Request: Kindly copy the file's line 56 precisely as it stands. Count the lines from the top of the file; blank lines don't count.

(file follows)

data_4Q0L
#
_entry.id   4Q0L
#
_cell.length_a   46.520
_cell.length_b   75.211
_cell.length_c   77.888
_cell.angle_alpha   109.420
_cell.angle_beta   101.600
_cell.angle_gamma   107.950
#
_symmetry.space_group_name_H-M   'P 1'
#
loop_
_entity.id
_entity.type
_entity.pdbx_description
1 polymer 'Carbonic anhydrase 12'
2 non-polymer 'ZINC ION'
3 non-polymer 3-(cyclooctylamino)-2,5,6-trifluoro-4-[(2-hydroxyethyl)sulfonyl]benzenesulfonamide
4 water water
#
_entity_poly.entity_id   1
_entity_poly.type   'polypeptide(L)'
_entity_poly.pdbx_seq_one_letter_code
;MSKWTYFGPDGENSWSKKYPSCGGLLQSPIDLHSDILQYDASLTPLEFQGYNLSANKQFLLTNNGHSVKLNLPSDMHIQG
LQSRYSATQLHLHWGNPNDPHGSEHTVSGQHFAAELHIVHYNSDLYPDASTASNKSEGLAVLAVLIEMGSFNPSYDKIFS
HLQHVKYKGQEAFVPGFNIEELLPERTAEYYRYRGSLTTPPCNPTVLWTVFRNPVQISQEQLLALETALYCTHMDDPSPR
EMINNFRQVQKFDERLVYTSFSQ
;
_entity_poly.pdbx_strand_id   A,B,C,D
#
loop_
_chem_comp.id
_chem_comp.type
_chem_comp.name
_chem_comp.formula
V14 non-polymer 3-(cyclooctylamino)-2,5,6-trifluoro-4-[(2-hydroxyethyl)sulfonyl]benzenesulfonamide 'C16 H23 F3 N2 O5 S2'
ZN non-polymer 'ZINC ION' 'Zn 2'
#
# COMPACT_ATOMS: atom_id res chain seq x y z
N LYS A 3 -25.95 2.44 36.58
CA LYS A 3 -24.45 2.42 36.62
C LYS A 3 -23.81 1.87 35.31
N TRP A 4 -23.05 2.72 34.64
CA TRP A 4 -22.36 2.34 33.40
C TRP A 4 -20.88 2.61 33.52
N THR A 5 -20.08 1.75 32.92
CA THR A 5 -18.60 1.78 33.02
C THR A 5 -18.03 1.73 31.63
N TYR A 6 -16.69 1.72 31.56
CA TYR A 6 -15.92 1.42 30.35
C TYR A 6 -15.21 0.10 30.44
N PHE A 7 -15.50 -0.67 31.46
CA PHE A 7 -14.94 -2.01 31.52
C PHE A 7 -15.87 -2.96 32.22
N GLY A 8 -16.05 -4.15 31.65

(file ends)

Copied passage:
C PHE A 7 -15.87 -2.96 32.22